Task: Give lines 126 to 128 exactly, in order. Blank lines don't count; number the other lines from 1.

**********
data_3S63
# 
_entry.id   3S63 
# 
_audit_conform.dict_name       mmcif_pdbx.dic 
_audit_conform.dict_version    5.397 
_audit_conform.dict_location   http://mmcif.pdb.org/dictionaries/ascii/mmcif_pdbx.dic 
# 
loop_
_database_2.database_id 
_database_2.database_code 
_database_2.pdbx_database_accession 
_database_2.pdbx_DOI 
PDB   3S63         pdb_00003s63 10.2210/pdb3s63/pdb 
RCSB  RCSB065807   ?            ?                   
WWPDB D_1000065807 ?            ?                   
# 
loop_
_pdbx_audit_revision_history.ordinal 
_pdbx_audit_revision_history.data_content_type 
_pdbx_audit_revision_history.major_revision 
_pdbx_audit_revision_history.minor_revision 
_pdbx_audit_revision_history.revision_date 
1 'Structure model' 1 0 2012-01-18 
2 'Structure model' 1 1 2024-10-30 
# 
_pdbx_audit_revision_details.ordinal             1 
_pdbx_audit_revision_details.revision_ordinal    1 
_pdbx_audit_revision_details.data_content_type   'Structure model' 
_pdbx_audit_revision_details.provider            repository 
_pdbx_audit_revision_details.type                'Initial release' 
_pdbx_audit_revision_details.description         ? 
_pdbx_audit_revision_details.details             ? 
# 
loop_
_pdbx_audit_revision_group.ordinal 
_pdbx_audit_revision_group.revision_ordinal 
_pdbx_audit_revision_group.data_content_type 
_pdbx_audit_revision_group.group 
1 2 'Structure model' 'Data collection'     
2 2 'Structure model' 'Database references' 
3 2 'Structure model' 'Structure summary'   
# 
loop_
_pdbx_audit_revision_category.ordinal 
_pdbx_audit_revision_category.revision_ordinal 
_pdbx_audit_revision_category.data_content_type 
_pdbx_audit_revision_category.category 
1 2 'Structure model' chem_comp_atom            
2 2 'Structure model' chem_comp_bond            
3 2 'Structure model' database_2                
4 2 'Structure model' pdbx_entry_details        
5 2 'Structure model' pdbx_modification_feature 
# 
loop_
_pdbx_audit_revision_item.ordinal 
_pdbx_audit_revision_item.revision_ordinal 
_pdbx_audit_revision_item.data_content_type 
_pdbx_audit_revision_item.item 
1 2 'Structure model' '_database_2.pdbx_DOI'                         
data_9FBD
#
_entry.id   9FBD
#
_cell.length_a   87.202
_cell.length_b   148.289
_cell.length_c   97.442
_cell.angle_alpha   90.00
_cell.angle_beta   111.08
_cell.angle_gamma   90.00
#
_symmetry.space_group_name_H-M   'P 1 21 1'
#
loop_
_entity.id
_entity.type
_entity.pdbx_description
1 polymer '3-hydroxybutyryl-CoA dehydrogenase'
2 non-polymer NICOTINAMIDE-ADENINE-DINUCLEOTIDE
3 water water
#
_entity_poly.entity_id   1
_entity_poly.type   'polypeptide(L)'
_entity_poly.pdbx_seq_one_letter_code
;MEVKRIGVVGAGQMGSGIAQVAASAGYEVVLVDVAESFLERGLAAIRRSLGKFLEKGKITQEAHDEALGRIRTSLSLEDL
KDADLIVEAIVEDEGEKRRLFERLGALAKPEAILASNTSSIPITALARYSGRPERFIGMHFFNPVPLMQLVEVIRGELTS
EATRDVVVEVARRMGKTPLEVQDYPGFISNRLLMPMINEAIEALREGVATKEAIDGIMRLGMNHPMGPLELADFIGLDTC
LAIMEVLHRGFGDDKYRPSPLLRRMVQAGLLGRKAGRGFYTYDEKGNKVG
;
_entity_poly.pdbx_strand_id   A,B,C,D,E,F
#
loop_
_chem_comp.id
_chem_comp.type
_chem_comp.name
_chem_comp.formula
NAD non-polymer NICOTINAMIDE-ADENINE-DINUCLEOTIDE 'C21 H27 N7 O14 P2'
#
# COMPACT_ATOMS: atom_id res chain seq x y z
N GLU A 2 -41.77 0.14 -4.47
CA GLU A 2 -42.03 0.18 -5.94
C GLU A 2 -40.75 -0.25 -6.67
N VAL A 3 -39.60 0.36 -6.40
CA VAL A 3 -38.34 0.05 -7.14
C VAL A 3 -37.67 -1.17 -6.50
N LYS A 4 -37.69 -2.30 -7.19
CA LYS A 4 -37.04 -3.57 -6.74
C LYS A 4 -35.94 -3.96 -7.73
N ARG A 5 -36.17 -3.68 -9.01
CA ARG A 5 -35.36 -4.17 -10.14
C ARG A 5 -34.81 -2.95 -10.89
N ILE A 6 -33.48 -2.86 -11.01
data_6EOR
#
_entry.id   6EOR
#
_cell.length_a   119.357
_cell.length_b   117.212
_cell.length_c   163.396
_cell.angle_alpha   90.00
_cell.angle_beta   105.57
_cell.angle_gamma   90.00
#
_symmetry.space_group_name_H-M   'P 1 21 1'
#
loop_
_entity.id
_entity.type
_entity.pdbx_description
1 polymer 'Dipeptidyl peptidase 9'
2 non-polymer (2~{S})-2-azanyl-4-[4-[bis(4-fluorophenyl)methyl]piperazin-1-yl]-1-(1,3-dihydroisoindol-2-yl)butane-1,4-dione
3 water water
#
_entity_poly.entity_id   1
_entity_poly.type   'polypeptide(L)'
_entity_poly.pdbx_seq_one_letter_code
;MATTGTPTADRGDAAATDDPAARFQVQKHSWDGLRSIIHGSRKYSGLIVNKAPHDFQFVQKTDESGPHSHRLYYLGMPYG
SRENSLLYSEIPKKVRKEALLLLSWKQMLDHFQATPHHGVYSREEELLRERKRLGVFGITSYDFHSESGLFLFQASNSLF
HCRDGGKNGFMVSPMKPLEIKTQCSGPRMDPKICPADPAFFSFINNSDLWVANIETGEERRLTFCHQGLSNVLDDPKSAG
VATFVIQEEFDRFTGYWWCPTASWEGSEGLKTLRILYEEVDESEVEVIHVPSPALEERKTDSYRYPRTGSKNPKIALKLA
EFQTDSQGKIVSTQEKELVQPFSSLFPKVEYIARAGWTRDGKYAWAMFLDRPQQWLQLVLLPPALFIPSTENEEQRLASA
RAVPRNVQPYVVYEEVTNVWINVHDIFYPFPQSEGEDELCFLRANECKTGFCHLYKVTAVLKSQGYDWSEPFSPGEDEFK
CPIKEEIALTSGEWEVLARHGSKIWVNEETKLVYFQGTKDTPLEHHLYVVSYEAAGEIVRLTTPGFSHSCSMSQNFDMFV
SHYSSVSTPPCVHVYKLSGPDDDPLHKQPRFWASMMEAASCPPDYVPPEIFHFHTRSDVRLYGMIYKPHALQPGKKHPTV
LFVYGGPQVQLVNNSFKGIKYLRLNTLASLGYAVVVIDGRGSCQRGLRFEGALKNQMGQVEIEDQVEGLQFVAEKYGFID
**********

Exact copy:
loop_
_entity.id
_entity.type